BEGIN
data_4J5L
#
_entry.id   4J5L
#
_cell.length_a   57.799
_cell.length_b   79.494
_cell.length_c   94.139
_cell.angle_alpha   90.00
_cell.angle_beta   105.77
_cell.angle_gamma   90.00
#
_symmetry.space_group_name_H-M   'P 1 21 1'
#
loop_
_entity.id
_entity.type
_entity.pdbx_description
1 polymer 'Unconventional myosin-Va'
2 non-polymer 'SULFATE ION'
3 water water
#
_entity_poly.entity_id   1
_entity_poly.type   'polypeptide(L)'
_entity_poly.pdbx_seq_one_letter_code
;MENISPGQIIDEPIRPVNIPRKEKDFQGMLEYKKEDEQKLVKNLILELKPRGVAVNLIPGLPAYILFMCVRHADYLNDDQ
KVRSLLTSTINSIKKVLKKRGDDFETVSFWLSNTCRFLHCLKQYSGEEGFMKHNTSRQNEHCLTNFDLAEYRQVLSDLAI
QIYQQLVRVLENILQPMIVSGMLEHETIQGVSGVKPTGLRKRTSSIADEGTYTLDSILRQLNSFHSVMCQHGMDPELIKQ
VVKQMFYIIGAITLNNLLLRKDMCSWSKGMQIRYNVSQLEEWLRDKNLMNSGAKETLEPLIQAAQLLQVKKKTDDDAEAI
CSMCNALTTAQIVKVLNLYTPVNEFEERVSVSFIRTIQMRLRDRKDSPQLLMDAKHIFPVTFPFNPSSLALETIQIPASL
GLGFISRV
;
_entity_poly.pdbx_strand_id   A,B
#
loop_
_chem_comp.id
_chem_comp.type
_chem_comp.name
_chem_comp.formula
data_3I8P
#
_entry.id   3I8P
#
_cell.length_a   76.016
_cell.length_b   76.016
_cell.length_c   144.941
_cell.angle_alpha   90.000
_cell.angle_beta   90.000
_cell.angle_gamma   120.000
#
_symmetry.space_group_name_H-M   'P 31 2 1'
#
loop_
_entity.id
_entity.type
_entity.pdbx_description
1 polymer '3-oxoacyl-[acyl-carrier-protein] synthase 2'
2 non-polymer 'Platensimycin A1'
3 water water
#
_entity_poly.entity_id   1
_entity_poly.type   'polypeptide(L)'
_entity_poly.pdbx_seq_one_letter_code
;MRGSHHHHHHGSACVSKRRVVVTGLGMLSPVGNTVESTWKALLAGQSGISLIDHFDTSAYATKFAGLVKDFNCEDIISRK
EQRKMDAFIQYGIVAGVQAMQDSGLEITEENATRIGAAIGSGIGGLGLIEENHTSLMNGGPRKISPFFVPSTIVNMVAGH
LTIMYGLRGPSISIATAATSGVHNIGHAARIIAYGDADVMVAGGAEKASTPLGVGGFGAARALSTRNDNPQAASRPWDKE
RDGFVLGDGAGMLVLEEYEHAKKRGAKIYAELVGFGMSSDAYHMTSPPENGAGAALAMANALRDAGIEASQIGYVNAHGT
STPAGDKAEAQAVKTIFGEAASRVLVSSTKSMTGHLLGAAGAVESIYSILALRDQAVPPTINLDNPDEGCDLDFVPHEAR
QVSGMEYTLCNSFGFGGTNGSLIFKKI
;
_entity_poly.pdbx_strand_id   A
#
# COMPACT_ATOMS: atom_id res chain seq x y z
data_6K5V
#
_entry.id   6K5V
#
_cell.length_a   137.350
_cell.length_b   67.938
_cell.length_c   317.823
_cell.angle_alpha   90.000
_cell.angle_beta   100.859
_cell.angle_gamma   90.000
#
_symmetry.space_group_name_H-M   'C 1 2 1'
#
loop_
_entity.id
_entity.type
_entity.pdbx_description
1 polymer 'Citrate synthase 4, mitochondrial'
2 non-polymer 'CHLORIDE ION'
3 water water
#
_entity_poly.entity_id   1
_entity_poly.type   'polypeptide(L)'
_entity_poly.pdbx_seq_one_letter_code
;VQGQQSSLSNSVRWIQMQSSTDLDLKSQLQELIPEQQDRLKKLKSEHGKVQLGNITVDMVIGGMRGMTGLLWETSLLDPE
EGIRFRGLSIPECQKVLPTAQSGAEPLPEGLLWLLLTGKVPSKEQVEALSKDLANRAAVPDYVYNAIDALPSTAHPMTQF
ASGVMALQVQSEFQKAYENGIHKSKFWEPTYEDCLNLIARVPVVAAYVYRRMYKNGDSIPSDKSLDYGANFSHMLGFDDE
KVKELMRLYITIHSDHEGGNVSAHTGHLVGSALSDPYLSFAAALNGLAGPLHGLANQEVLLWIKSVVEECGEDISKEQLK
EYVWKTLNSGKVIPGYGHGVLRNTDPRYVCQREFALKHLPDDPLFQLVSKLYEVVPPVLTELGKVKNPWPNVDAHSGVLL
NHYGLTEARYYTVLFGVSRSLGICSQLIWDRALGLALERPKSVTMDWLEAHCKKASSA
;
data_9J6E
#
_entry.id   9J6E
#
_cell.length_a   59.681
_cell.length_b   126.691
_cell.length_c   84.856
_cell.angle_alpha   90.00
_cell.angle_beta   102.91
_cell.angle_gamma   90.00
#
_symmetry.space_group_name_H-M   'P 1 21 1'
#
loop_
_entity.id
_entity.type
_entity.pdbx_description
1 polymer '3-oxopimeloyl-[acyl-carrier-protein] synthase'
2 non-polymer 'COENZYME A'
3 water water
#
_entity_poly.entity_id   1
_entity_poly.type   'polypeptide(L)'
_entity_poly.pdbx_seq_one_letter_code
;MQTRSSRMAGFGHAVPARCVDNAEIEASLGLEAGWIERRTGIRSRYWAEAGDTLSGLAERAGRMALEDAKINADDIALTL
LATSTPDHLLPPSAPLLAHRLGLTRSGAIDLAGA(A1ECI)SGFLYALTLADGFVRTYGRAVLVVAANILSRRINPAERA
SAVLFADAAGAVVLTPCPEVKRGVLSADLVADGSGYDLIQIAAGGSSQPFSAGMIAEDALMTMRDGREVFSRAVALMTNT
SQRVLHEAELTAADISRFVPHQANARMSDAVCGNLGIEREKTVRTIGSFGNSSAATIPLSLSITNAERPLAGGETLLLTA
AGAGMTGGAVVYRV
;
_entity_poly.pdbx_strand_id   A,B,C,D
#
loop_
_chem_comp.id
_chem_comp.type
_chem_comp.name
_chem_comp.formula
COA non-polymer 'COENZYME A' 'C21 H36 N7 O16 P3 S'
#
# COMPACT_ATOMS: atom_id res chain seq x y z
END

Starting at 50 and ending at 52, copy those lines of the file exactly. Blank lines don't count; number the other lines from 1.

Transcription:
_symmetry.space_group_name_H-M   'P 31 2 1'
#
loop_